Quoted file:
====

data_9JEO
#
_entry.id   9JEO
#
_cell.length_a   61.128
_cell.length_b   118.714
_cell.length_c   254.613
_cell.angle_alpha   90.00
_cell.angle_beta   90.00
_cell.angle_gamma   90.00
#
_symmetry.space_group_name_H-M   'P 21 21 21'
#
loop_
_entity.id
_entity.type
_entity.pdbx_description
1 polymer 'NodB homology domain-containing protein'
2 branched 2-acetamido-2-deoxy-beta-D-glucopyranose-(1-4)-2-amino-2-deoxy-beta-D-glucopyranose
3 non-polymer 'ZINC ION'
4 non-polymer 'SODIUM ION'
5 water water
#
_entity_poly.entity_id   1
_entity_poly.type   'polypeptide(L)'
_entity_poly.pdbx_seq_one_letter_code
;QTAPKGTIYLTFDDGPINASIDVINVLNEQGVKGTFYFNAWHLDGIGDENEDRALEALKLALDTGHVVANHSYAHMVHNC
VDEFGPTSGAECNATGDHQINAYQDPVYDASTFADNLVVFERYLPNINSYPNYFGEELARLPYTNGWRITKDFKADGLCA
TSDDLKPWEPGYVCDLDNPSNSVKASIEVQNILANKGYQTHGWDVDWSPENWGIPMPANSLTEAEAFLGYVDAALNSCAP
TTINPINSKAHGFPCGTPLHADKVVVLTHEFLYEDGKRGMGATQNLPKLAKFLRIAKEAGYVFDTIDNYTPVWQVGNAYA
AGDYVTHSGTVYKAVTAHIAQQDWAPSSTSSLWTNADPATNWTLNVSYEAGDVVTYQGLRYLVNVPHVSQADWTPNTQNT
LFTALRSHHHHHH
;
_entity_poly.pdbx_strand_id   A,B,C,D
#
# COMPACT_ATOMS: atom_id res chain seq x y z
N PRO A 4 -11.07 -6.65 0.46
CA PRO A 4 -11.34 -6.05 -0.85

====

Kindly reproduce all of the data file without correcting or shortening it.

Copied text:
data_9JEO
#
_entry.id   9JEO
#
_cell.length_a   61.128
_cell.length_b   118.714
_cell.length_c   254.613
_cell.angle_alpha   90.00
_cell.angle_beta   90.00
_cell.angle_gamma   90.00
#
_symmetry.space_group_name_H-M   'P 21 21 21'
#
loop_
_entity.id
_entity.type
_entity.pdbx_description
1 polymer 'NodB homology domain-containing protein'
2 branched 2-acetamido-2-deoxy-beta-D-glucopyranose-(1-4)-2-amino-2-deoxy-beta-D-glucopyranose
3 non-polymer 'ZINC ION'
4 non-polymer 'SODIUM ION'
5 water water
#
_entity_poly.entity_id   1
_entity_poly.type   'polypeptide(L)'
_entity_poly.pdbx_seq_one_letter_code
;QTAPKGTIYLTFDDGPINASIDVINVLNEQGVKGTFYFNAWHLDGIGDENEDRALEALKLALDTGHVVANHSYAHMVHNC
VDEFGPTSGAECNATGDHQINAYQDPVYDASTFADNLVVFERYLPNINSYPNYFGEELARLPYTNGWRITKDFKADGLCA
TSDDLKPWEPGYVCDLDNPSNSVKASIEVQNILANKGYQTHGWDVDWSPENWGIPMPANSLTEAEAFLGYVDAALNSCAP
TTINPINSKAHGFPCGTPLHADKVVVLTHEFLYEDGKRGMGATQNLPKLAKFLRIAKEAGYVFDTIDNYTPVWQVGNAYA
AGDYVTHSGTVYKAVTAHIAQQDWAPSSTSSLWTNADPATNWTLNVSYEAGDVVTYQGLRYLVNVPHVSQADWTPNTQNT
LFTALRSHHHHHH
;
_entity_poly.pdbx_strand_id   A,B,C,D
#
# COMPACT_ATOMS: atom_id res chain seq x y z
N PRO A 4 -11.07 -6.65 0.46
CA PRO A 4 -11.34 -6.05 -0.85